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The power of activism in the heart of the civil rights movement

"There is change to be done, and I'm going to be a part of it."

Senior mass communication major Karen Hansen posted those words in the Civil Rights Pilgrimage blog after returning from her journey through the South, where she and 50-plus Blugolds immersed themselves in the culture and history of a region that was at the center of the United States' civil rights movement. Hansen's determination to make a difference in the world around her is typical among students after they return from the pilgrimage, an experience that is offered twice each year during Winterim and spring break. 

Offered twice yearly during Winterim and spring break, the Civil Rights Pilgrimage takes students to the many sites that have historic importance to the U.S. civil rights movement. The students also interact with people who were a part of the movement.

A student-created immersion experience, the pilgrimage helps students understand how the grassroots of activism began in the U.S. and it helps students see that they are capable of standing up for the issues that concern them, said Jodi Thesing-Ritter, an associate dean of students who has gone on each of the trips since they began in 2008. Thesing-Ritter serves as an adviser to the student coordinators who plan and lead the pilgrimages.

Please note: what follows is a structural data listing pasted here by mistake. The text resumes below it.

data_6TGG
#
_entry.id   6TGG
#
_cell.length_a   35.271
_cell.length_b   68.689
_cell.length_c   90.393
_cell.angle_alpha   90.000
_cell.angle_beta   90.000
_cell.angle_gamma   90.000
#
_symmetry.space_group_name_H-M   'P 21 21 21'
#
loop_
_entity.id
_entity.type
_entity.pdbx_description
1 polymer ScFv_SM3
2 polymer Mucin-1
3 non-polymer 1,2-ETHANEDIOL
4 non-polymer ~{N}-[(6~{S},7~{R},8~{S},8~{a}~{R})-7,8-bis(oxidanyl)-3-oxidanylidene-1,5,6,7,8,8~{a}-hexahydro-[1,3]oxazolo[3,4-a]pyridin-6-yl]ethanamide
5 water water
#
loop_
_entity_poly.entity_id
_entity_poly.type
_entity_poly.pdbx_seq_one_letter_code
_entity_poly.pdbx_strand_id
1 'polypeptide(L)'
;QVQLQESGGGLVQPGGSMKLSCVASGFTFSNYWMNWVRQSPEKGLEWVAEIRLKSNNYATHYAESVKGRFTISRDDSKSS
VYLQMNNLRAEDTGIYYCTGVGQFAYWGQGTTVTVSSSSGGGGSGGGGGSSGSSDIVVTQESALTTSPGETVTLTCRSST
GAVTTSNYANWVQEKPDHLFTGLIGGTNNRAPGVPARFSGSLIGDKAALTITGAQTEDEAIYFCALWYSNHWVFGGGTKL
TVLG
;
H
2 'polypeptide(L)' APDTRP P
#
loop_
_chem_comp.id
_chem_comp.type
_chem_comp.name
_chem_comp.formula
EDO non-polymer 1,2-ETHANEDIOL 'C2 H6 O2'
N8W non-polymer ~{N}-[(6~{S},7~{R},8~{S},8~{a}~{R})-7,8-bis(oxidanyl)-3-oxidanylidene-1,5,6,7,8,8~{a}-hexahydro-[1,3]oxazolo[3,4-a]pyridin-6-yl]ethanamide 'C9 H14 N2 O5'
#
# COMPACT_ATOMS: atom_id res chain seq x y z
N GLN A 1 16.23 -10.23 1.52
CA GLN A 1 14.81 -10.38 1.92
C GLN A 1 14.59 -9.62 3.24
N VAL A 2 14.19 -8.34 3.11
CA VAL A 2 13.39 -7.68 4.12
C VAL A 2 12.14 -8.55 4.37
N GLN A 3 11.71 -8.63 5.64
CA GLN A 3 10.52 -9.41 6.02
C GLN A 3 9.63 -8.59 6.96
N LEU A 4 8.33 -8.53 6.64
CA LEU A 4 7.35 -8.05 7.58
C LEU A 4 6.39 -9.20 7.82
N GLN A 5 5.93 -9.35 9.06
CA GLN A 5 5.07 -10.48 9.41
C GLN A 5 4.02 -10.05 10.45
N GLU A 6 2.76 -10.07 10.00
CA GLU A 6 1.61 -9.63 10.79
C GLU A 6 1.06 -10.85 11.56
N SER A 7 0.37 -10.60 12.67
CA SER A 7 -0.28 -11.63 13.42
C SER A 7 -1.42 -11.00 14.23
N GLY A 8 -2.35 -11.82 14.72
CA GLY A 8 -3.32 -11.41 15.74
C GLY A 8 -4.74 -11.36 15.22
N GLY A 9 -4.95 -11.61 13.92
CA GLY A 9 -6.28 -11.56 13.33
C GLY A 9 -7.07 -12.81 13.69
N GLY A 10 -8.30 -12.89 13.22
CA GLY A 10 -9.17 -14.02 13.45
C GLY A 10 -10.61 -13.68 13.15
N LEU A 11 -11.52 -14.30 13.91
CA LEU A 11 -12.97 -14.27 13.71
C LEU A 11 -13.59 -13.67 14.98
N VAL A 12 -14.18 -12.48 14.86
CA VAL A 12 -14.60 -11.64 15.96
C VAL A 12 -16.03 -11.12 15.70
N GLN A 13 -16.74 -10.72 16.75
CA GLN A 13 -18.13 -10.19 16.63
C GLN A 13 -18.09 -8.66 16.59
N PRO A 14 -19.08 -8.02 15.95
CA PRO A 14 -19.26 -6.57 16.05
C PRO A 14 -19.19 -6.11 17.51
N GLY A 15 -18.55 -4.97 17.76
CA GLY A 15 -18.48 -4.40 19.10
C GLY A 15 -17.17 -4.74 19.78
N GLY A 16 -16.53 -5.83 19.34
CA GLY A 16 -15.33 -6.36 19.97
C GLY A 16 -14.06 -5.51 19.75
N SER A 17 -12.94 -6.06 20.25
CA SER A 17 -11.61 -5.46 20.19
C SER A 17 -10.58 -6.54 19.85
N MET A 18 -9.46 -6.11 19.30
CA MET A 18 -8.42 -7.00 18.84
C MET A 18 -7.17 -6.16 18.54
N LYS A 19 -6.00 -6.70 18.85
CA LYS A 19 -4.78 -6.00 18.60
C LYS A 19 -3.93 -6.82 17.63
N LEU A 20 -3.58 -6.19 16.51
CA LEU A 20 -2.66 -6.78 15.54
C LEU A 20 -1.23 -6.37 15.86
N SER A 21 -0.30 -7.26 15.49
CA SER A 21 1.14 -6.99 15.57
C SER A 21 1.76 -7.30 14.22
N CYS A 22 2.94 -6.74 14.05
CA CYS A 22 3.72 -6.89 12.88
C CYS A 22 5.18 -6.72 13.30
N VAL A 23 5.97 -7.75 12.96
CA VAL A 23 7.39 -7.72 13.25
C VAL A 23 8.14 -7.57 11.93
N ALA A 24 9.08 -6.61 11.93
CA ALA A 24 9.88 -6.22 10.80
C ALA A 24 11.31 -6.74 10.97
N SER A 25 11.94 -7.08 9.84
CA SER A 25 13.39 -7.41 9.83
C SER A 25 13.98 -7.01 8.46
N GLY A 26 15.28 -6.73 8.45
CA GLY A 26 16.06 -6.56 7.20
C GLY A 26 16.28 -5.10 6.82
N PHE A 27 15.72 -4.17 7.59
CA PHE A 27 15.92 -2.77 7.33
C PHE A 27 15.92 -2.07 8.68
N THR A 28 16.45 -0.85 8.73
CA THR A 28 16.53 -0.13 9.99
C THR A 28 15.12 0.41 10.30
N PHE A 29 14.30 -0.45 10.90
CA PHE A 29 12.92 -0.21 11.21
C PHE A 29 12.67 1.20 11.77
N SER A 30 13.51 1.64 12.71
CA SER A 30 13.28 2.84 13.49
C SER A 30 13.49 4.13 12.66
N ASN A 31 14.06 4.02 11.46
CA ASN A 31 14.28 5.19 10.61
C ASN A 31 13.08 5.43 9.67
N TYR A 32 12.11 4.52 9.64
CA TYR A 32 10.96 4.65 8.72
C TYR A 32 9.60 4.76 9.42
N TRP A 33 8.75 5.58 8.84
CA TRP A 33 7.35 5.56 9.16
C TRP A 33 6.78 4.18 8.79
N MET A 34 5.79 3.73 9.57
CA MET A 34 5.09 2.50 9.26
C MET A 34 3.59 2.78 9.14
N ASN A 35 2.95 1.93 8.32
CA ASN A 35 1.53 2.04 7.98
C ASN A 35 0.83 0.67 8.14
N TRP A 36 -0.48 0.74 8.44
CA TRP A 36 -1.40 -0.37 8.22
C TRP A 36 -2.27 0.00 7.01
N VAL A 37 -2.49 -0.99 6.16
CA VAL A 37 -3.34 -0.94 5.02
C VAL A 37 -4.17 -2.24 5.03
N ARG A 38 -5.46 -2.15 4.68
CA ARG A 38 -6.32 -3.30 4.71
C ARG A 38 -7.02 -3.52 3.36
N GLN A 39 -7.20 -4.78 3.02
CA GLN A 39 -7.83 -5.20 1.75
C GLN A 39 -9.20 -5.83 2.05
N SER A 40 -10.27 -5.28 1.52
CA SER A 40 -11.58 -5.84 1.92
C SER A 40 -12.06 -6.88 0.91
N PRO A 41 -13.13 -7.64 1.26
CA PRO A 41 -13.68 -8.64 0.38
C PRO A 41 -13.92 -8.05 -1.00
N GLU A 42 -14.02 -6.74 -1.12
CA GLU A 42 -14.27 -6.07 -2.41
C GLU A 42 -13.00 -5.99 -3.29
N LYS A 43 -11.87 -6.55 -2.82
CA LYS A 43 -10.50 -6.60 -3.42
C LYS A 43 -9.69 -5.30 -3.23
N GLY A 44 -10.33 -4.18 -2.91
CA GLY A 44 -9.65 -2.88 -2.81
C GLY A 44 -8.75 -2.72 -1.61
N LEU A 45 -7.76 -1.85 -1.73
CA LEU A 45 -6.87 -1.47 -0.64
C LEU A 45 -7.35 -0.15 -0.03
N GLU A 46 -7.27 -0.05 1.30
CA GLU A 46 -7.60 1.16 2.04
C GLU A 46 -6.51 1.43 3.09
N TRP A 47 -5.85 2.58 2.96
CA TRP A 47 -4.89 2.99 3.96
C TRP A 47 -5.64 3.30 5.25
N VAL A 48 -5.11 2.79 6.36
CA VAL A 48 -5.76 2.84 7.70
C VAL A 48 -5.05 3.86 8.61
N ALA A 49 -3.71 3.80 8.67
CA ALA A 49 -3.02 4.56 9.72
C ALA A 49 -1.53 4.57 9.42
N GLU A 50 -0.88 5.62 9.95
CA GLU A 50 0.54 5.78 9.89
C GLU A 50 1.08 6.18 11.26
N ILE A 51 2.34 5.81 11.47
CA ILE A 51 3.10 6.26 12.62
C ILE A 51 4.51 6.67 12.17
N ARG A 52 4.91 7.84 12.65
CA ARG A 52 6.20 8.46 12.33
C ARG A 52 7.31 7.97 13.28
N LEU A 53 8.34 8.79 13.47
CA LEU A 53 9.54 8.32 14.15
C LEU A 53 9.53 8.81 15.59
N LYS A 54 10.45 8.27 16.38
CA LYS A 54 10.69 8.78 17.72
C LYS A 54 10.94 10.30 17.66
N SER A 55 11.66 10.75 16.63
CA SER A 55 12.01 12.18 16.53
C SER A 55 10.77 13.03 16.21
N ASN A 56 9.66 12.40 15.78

The Civil Rights Pilgrimage includes stops at the birthplace of Martin Luther King Jr. in Atlanta; the Birmingham Civil Rights Institute in Birmingham, Alabama; the Civil Rights Memorial and the Rosa Parks Museum and Library in Montgomery, Alabama; the National Voting Rights Museum and other sites in Selma, Alabama; New Orleans, Louisiana; Central High School (recognized for its role in the desegregation of public schools) and the William J. Clinton Presidential Library in Little Rock, Arkansas; and the National Civil Rights Museum in Memphis, Tennessee.

The trip also includes a stop in New Orleans, with a visit to the famous Preservation Hall, home of New Orleans jazz. 

While in Selma, students have participated in a slavery-reenactment exercise as well as in a service project to serve the community where the march to Montgomery began to fight for voting rights for African Americans. Learn more about the Civil Rights Pilgrimage.